Nurturing Your Child's Mental Health

February 10, 2022

Nurturing Your Child's Mental Health

To take part in Children’s Mental Health Week 2022, we’ve compiled some tips and advice for nurturing and looking after your child’s mental health, equipping them with the tools to deal with their mental health as they grow.

Create a safe & positive home environment

  • Be aware of your child’s media use, both how long they are spending looking at screens and the content they are consuming. Ensure that the social media, games and tv they are seeing is age appropriate and healthy.
  • Be careful when discussing serious family issues around your child. Children can dwell on and worry about these things.
  • Provide time for play and family activities with your child. Not only can this be fun and enriching, it’s important bonding time between you and them.
  • Be a role model! Making time to do things that nurture your own mental health and openly talking about how you feel shows your child the importance of these things.

Nurture their self-esteem
  • Praise your child often - things that seem small to us can be big achievements to them.
  • Ask questions and show an interest in their interests and activities! Sharing your child’s enthusiasm in their interests feeds their passion and confidence in what they do.
  • Tell and show them that you love and accept them for exactly who they are. Especially if they have done something wrong, make clear afterwards that one bad choice doesn’t diminish how much you love them. (Plus lots of hugs, kisses and cuddles!)

Talk

Ask your child how they are feeling every day. This gets them to stop and consider how they feel and try to put it into words. Teach them the ‘feeling words’ such as happy, sad and angry, to help them to communicate. As soon as their speech starts to develop, encourage them to ‘use your words’ whenever they are becoming overwhelmed by their emotions. Learning early to talk things through rather than acting out when they are feeling sad or angry is a healthy communication tool that will set them up for success as they grow. Help them with prompts if they are struggling to find the vocabulary that fits how they feel.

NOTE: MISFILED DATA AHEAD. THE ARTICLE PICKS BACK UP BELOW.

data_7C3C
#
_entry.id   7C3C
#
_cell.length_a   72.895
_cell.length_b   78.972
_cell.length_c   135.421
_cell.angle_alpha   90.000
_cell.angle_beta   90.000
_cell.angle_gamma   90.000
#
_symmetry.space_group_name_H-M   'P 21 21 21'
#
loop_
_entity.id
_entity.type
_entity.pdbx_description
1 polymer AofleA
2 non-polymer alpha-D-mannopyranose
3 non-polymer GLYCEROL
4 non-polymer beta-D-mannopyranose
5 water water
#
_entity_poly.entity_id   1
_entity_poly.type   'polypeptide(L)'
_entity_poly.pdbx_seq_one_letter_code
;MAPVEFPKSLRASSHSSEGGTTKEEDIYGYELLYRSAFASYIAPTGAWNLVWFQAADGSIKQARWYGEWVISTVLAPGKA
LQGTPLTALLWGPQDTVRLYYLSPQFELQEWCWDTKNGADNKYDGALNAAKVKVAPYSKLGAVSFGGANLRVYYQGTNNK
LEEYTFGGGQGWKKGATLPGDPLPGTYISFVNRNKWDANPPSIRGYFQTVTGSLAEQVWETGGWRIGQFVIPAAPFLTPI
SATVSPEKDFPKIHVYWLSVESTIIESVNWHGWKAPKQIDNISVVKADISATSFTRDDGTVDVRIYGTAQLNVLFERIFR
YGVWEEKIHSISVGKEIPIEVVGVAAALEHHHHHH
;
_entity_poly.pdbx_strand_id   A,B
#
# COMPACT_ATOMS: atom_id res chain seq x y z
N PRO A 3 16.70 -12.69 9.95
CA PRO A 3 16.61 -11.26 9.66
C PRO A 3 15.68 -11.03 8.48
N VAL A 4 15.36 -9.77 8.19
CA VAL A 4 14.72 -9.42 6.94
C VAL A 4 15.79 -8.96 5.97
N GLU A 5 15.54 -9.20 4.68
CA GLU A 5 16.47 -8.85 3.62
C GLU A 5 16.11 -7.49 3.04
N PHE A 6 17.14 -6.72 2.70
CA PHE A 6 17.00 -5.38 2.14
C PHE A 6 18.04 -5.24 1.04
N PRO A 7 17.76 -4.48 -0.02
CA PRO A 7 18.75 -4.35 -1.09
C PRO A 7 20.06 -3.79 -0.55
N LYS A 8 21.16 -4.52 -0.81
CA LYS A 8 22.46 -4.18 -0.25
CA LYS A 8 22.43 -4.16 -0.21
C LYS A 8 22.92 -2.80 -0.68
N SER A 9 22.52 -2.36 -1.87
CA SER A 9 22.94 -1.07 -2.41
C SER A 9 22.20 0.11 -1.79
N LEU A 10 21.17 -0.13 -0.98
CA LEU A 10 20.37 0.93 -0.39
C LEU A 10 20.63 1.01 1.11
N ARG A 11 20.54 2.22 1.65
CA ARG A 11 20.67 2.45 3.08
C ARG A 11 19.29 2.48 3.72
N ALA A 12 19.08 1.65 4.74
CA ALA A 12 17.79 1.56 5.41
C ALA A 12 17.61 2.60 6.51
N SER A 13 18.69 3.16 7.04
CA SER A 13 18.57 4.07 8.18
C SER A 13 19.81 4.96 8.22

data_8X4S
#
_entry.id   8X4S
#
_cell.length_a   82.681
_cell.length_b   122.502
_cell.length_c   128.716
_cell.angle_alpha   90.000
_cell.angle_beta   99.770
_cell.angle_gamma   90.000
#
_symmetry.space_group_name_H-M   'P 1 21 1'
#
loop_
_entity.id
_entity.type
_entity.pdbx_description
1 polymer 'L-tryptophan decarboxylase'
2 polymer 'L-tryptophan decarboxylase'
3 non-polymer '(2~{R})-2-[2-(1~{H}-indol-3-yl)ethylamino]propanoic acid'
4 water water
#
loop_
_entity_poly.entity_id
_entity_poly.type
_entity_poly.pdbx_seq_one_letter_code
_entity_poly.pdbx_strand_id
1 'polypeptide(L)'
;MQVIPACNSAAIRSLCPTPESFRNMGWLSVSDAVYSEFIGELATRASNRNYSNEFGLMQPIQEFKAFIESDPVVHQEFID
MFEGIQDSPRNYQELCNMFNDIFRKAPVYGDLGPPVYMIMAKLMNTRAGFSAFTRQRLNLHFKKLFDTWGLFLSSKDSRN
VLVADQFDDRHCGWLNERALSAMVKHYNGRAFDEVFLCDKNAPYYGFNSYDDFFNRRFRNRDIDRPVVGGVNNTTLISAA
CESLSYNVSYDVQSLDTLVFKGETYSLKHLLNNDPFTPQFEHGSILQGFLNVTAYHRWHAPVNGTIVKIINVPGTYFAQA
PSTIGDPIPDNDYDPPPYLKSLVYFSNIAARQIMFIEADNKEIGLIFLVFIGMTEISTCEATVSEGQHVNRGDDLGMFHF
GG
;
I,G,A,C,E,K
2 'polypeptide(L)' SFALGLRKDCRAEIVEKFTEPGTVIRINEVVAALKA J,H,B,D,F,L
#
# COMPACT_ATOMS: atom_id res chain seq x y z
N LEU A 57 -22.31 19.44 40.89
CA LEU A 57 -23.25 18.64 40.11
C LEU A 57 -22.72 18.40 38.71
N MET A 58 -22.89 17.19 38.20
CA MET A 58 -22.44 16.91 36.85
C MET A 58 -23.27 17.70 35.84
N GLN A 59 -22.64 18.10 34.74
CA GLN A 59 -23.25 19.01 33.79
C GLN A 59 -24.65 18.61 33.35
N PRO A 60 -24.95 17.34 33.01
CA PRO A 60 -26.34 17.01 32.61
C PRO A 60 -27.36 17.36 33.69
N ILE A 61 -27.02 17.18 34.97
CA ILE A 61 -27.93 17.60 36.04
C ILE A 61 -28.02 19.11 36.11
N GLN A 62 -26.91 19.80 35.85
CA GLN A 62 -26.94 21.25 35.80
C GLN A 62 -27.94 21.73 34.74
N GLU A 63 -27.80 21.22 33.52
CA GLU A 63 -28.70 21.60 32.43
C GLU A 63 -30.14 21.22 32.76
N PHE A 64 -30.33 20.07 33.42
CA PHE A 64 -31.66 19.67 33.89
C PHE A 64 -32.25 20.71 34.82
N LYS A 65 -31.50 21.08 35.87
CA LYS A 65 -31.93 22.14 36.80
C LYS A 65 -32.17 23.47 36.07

Mental Health Activities

Get out into nature

Spending time outside in nature is a natural antidote for stress and a natural mood-booster that helps to relieve symptoms of depression and anxiety. Plus, nature is the ultimate open-play environment, building confidence as your child chooses how they want to play and interact with nature.

Do some baking

Baking is a great bonding experience between you and your child. It’s tactile, fun and very rewarding. Your child gets a boost from the pride and satisfaction of making something from scratch themselves, plus they get a delicious treat out of it!

Get the crayons out!

Crafts like drawing and painting are great calm, mindful activities. Some kids like the structure  that a colouring book provides, while others will enjoy the freedom of a blank page and their imagination.

Sing and dance!

Put on some favourite songs and have a singing and dancing session! Encourage your child to let loose without worrying about looking silly (yes, that means you too!). Singing and dancing is a great way to blow off some steam, a natural mood-booster, confidence-booster and it’s fun!

Do some yoga

Yoga is relaxing, enjoyable and can teach your child how to slow down if they’re wound up. It can also teach them to consider how they feel, both mentally and physically. Do it together as a family for some calm, bonding time.

These are general tips for nurturing your child's mental health on a day to day basis. If you are worried that your child is suffering from serious mental health issues, share your concerns with your child's doctor for professional guidance and help.





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